ANALYSIS-U.S. trading probe reveals the temptations for ‘experts’

By Guest Contributor
January 21, 2011

By Emily Chasan and Liana Baker

NEW YORK, Jan 21 (Reuters) – Expert network firms, currently the focus of a major U.S. insider trading investigation, have never had to work too hard to find midlevel corporate executives willing to moonlight as paid consultants.

ANALYSIS-New U.S. funds regulator at SEC must shed Goldman skin

By Reuters Staff
January 20, 2011

The headquarters of the U.S. Securities and Exchange Commission (SEC) are seen in Washington, July 6, 2009. REUTERS/Jim Bourg (UNITED STATES BUSINESS POLITICS)By Ross Kerber and Sarah N. Lynch

BOSTON/WASHINGTON, Jan 19 (Reuters) – For U.S. Securities and Exchange Commission Chairman Mary Schapiro, the choice of a Goldman Sachs Group  insider as her new top funds regulator could be a double-edged sword.

Get Shorty: Europe’s Crackdown on Short Selling (Westlaw Business)

By Guest Contributor
January 20, 2011

People walk in front of a shop of French luxury fashion brand Louis Vuitton decorated for the Christmas holiday season in Bordeaux, south-western France, December 23, 2009. REUTERS/Regis DuvignauBy Christopher Elias,  (Westlaw Business)

Radical changes to Europe’s system of financial regulation are under way and with them a harmonisation of securities rules as Europe turns a corner on the drive to create a single European Securities and Markets Authority with more stringent disclosure requirements. But with not all European regulators striking the same note, the move for greater scrutiny and heightened disclosure expectations over short selling and shareholdings is making sluggish progress forward. (more…)

Hong Kong exchange sketches proposal for corporate governance facelift (Westlaw Business)

By Guest Contributor
January 18, 2011

Hong Kong By Helen H. Chan, Westlaw Business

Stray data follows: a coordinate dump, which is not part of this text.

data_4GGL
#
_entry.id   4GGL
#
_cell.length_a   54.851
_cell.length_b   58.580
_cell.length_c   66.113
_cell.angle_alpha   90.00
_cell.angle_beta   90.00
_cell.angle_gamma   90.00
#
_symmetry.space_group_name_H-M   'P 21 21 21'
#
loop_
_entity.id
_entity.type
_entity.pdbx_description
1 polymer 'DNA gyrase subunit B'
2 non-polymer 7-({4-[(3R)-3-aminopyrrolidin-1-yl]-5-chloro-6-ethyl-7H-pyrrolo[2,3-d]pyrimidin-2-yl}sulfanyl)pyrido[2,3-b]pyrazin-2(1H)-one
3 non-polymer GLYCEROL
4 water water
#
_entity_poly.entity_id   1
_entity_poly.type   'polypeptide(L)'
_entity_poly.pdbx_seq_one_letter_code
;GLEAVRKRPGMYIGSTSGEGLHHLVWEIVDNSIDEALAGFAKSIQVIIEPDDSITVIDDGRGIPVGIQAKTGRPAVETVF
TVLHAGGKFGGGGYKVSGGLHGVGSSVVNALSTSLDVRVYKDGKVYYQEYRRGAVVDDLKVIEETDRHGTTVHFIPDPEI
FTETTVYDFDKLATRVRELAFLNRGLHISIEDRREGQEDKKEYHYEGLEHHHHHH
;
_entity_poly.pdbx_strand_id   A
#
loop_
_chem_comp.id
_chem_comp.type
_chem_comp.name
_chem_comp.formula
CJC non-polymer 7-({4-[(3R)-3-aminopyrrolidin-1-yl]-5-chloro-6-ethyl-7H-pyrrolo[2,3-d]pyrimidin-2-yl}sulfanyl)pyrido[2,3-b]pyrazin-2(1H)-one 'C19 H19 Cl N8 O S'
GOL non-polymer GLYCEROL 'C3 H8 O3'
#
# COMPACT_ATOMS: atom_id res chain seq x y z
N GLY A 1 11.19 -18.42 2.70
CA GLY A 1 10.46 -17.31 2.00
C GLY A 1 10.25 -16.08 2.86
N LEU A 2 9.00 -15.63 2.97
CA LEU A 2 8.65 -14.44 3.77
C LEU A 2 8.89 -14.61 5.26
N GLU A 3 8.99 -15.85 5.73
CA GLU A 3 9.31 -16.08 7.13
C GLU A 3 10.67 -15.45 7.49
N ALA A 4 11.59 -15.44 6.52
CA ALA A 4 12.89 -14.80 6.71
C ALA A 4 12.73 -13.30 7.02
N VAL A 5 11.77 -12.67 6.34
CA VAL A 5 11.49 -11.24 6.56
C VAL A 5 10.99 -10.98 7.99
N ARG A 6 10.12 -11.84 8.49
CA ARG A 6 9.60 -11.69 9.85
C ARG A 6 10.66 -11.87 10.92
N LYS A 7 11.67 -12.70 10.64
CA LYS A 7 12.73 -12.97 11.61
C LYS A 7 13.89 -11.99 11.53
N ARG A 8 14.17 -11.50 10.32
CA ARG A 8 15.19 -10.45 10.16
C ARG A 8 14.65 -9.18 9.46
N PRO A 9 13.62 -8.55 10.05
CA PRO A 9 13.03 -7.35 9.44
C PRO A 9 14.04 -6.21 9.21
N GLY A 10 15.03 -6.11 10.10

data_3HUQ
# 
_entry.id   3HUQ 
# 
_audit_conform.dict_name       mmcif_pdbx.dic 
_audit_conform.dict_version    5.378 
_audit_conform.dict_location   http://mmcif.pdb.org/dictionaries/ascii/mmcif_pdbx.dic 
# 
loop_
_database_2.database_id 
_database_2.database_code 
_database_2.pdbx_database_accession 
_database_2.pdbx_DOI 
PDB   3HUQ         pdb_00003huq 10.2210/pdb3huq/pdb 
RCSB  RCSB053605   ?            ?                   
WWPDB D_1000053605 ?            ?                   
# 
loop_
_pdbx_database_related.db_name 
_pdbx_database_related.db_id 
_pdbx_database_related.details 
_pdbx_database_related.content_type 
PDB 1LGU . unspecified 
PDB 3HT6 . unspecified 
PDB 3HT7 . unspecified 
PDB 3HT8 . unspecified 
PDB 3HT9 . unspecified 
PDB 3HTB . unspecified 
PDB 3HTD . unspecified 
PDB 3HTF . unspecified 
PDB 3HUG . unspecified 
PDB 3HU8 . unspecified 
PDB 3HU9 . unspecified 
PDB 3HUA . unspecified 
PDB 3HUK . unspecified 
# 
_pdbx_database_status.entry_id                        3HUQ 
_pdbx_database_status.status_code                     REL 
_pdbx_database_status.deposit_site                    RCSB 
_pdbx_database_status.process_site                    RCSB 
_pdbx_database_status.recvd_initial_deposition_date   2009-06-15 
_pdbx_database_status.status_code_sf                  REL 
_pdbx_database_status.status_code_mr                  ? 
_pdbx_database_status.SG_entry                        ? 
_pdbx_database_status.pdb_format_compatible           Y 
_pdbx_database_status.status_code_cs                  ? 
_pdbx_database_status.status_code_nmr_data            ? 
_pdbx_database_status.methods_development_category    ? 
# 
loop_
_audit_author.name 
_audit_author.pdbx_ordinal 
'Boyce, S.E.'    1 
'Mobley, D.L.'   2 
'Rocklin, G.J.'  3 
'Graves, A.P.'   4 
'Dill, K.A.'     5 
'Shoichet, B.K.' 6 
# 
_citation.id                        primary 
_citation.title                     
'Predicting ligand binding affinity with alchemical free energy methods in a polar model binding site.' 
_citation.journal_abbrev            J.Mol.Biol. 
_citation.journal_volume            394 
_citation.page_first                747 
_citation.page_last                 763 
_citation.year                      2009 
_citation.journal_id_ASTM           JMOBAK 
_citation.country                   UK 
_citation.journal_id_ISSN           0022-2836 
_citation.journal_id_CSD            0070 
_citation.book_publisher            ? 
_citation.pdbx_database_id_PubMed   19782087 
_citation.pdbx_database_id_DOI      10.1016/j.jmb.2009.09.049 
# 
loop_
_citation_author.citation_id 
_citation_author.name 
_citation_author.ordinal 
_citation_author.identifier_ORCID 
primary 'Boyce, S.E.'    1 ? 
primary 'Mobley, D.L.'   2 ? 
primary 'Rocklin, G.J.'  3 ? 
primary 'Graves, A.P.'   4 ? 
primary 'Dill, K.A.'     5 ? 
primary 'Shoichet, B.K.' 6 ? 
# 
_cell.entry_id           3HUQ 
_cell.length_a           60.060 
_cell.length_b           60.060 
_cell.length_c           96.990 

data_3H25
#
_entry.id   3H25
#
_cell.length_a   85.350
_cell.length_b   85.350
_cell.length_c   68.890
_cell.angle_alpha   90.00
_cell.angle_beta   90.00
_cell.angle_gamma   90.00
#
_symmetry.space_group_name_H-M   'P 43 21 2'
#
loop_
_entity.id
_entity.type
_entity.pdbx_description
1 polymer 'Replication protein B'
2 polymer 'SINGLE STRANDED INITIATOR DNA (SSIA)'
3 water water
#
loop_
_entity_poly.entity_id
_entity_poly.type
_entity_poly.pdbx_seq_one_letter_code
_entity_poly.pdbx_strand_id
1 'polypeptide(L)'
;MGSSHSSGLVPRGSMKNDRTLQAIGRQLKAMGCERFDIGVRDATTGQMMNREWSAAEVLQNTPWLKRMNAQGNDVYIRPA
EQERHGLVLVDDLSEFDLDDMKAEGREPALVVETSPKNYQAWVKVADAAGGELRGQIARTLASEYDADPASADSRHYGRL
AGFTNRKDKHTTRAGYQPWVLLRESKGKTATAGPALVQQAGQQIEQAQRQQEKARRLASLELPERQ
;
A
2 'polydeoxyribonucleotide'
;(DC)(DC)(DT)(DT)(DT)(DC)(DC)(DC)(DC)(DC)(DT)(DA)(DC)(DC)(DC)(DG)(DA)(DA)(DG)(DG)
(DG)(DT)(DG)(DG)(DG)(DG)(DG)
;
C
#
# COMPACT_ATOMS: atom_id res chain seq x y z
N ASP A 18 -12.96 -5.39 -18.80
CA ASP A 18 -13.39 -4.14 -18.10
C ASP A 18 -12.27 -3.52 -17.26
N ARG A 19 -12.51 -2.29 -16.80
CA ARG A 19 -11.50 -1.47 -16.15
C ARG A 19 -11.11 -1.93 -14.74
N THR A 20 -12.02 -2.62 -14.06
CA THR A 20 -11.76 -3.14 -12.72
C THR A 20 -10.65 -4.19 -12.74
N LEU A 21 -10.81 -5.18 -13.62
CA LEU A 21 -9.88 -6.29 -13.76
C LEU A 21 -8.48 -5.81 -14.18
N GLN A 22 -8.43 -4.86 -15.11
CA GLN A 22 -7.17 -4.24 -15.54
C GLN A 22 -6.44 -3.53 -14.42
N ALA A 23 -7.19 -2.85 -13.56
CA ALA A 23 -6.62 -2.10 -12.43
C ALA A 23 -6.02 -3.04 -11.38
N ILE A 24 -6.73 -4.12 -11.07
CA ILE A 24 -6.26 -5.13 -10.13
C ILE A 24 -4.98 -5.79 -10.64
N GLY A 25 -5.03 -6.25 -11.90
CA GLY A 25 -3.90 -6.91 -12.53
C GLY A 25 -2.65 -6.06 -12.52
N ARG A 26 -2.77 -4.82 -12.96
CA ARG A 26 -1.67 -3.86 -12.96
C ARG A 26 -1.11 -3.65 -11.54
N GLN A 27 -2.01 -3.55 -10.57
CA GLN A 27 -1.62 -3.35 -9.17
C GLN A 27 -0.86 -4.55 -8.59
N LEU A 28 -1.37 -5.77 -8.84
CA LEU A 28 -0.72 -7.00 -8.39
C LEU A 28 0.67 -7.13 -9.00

Regulators of the Hong Kong’s bourse have embarked on a mission to make over the city’s policies on corporate governance. Citing the still-felt effects of the global financial crisis, the Hong Kong Exchange and Clearing Limited (HKEx) previously acknowledged the need to further clarify and refine Hong Kong’s corporate governance framework for listed issuers in the jurisdiction. Putting its observations into action, the regulator recently commenced a public consultation, soliciting market opinion on proposed amendments to Hong Kong’s Code on Corporate Governance Practices and the Rules Governing the Listings of Securities. (more…)

Who will run the European Supervisory Authorities day-to-day? (Complinet)

By Guest Contributor
January 18, 2011

By Peter Elstob, Complinet

Sometimes the crudest calculations can be the most helpful. Despite official protestations, it is a fairly safe assumption that the permanent positions that have been announced so far at the three European Supervisory Authorities have effectively been shared out among member states, with some weighting for their importance as financial centres. If a slightly shakier assumption is entertained, namely that the three executive directors, whose job it will be to run the ESAs’ day-to-day operations, will be chosen on a similar basis (although perhaps with individual qualities and qualifications playing a more important part), it is possible to make some educated guesses about the nationalities, and maybe the identities, of those who will fill these important roles. (more…)